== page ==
Terrapin Resources

Classroom Ideas for Digital Microscopes

  • Developing descriptive skills
    Children use the microscope to look at a section of a piece of artwork in detail. They should take snapshots of the areas they find most interesting. The images can be linked to a topic, works of art or created by the students themselves. Can they describe their chosen section using challenging descriptive language?

  • Exploring patterns
    Children explore a range of fabrics under the microscope and capture images of different patterns of weave. They can then choose the pattern they like most and manipulate it using a graphics program on a computer. Once they are happy with it they can create a repeating tiled pattern, which can be printed and used as wrapping paper.

  • Developing topic vocabulary
    Ask children to collect interesting objects, perhaps from a school trip or maybe relating to a class topic. Allow them time to consider the color, texture, and smell of the items and then investigate closely using the Easi-Scope. Take pictures of each object and display alongside the original item with supportive work such as word lists, descriptive writing, etc.

  • Investigating materials
    Use the microscope to capture images from different types of fabrics. How do natural fibers compare to manufactured fibers? How do they differ and how are they the same? Can children use their findings to recognize the origin of other fibers?

  • Reinforcing vocabulary
    Use the Easi-Scope to take close-up pictures of parts of the body, hair, palm of the hand, nails, etc. Print these images and ask the children to place them in the correct positions on a body map, helping them to identify, name and label parts of the body.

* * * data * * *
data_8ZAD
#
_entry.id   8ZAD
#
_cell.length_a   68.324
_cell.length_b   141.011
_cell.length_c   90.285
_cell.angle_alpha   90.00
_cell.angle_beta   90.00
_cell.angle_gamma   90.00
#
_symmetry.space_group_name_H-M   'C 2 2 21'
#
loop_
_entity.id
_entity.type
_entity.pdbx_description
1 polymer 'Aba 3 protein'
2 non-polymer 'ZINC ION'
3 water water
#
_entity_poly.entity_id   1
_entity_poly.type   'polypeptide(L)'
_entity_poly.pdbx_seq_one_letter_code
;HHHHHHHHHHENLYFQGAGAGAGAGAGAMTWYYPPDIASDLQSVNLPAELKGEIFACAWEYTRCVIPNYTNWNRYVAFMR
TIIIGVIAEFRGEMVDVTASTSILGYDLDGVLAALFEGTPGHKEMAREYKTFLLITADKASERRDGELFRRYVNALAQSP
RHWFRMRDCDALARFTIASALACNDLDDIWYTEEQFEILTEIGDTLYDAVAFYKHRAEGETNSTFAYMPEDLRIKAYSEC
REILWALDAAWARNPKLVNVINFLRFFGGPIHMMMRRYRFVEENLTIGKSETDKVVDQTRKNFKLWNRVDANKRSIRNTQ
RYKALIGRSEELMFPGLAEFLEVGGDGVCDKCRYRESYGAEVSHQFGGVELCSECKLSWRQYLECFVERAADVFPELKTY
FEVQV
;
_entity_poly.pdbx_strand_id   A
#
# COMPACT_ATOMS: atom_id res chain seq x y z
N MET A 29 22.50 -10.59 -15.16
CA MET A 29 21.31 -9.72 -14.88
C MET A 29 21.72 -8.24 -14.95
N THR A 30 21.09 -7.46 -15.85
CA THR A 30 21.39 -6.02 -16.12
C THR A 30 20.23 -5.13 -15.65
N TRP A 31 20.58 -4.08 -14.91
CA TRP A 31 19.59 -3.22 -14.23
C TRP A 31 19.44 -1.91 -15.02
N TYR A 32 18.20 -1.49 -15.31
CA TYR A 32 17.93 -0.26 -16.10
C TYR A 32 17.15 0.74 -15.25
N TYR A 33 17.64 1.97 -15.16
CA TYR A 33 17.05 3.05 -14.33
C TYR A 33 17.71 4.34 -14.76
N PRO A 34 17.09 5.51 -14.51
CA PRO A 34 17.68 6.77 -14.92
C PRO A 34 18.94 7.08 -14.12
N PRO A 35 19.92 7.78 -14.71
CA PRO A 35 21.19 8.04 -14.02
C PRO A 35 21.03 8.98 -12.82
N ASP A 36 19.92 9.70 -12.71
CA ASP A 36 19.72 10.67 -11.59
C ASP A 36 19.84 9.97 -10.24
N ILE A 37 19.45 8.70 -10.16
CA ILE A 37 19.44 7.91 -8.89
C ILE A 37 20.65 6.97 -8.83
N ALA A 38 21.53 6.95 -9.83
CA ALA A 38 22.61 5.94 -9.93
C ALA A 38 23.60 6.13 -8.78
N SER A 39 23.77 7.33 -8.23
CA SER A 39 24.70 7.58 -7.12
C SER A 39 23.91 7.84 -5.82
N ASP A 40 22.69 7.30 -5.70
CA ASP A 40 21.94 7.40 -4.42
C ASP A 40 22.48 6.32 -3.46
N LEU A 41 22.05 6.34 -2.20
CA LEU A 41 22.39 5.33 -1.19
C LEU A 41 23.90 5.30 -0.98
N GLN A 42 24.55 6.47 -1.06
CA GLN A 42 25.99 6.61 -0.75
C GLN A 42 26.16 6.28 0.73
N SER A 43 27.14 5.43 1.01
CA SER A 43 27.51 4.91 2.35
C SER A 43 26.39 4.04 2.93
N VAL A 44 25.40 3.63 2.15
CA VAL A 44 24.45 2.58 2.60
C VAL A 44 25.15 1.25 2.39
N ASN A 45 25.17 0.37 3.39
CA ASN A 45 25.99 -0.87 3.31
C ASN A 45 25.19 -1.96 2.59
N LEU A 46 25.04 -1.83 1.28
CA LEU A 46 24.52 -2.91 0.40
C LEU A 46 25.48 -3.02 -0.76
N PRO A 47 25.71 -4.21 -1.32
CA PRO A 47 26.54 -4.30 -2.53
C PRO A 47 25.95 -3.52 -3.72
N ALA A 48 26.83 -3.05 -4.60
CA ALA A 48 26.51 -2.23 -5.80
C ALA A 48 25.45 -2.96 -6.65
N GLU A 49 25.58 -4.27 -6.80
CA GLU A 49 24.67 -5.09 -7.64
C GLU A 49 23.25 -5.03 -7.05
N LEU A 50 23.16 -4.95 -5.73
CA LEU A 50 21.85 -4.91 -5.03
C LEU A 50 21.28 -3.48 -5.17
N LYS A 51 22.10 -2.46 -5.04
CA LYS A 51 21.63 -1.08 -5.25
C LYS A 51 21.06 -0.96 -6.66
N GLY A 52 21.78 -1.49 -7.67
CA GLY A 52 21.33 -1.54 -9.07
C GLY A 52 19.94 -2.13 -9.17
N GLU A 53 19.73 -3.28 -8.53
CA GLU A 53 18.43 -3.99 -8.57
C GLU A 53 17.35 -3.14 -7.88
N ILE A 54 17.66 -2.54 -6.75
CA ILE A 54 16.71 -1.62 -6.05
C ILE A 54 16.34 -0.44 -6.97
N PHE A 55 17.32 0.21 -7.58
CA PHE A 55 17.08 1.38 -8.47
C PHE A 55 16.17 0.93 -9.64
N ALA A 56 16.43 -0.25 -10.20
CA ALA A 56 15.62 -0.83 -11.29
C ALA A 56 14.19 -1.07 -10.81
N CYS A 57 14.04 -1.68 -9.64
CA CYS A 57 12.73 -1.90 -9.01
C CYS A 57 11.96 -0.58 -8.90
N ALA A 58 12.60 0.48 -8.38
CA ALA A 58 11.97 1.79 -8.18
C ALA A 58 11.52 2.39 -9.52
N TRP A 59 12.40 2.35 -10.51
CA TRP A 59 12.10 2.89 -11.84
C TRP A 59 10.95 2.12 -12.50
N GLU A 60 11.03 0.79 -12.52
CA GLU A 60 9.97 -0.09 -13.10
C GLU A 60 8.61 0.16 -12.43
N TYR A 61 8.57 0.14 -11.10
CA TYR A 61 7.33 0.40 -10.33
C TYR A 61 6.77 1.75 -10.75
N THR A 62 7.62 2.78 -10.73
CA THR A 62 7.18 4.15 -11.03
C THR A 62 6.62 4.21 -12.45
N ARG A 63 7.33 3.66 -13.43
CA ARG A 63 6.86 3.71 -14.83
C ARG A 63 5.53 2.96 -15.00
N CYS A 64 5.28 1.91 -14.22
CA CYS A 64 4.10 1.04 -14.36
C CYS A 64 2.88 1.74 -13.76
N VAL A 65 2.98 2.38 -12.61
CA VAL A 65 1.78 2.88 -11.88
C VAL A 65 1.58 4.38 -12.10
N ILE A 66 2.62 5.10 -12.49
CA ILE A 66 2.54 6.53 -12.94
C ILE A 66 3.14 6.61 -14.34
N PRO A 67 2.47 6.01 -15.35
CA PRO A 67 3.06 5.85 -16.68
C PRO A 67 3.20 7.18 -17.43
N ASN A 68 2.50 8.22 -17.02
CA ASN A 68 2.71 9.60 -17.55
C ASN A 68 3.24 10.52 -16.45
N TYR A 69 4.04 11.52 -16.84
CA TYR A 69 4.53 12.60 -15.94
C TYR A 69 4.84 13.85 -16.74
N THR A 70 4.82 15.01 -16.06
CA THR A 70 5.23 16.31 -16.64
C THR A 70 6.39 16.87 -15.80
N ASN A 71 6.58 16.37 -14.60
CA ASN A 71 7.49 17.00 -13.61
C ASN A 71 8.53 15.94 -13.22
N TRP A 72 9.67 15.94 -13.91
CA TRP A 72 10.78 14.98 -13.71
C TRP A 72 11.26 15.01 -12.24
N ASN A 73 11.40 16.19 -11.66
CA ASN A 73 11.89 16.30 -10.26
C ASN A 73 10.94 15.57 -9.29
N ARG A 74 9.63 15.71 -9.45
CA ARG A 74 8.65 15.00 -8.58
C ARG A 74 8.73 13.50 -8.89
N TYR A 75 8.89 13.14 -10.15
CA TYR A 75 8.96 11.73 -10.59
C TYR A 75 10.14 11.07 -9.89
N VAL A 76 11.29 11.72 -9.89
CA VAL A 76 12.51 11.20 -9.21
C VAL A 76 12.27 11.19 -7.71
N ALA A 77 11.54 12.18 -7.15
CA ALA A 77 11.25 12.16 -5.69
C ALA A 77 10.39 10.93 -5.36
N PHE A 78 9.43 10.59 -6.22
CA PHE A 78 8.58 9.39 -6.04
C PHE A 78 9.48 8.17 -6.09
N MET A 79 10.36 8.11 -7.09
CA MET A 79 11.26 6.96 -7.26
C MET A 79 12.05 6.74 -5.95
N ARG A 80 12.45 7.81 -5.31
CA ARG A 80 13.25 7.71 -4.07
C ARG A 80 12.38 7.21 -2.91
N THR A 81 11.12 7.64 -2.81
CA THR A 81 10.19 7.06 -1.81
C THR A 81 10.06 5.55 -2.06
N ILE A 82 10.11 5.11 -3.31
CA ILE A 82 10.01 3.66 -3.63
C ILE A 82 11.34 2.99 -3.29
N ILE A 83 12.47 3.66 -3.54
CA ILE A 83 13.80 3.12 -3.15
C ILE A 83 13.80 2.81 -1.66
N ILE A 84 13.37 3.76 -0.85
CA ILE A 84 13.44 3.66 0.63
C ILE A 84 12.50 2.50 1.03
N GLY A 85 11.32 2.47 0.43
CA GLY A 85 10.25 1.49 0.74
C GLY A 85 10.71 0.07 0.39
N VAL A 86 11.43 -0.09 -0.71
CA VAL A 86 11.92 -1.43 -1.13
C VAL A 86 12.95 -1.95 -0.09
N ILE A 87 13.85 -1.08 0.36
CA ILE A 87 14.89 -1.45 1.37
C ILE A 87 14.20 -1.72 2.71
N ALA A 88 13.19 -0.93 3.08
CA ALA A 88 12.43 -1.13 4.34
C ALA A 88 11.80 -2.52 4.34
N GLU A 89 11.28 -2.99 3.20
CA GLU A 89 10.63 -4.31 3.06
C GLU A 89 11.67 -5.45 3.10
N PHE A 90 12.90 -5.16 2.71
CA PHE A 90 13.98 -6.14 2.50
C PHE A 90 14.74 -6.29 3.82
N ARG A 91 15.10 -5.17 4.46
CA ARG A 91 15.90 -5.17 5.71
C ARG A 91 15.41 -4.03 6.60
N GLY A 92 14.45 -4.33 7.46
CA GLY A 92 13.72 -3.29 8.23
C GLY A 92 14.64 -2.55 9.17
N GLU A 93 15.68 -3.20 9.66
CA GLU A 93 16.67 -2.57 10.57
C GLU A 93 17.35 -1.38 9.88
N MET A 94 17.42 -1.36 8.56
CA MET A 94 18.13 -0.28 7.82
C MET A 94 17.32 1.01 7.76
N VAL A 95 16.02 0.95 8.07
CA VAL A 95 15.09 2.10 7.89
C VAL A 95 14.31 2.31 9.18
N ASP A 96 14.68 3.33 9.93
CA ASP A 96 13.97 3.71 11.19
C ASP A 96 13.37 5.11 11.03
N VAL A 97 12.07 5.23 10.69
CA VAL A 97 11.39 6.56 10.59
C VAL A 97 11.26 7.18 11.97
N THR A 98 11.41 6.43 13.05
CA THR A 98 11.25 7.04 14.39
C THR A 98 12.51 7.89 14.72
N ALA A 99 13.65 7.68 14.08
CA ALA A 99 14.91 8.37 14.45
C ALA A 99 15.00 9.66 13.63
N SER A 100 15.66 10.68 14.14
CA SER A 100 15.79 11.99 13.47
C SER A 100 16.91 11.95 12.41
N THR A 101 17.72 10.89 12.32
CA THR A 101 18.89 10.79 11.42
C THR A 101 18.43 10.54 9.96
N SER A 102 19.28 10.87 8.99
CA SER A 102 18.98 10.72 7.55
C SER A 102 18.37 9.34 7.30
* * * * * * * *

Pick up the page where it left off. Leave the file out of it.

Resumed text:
• Investigating food
    Use Easi-Scope to explore different types of food. Look at fruit or vegetable snacks. Examine the skin or peel and then look at a sliced piece. What patterns or shapes can children find? Can they recognize different fruits or vegetables from captured images? Captured images could be turned into art work by recoloring or creating repeating patterns.

  • Developing team working
    Provide a bag of familiar objects and choose children to pick one item at a time from the bag. Try to keep the whole object hidden from the rest of the group. Give the Easi-Scope to one child and ask them to hold it very close to the object. Can the group guess what the object is? Or do they need the child with the Easi-Scope to move a little?

  • Analyzing
    Collect leaves from trees at different stages of decomposition. Look at them using Flexi-Scope. Can children spot how the changes gradually occur?

  • Comparing
    Look closely at different coins. Look at the edges, the lettering and the markings in the metal. Can children find the tiny text that is hard to read with the naked eye?

  • Investigative skills
    Look at hair from different people. Is it all the same? How does differ? Compare straight hair and curly hair. Compare different color hair.

  • Exploring screen technology
    Carefully place Easi-Scope on a computer screen. Adjust the focus to find the red, green and blue pixels the screen is made from. Changing how these pixels are lit changes the image the user sees. Can children write a rule for this? Give them grid lined paper and ask them to create their own image from pixels. They should use a square area 8x8 and color in squares to create a simple image.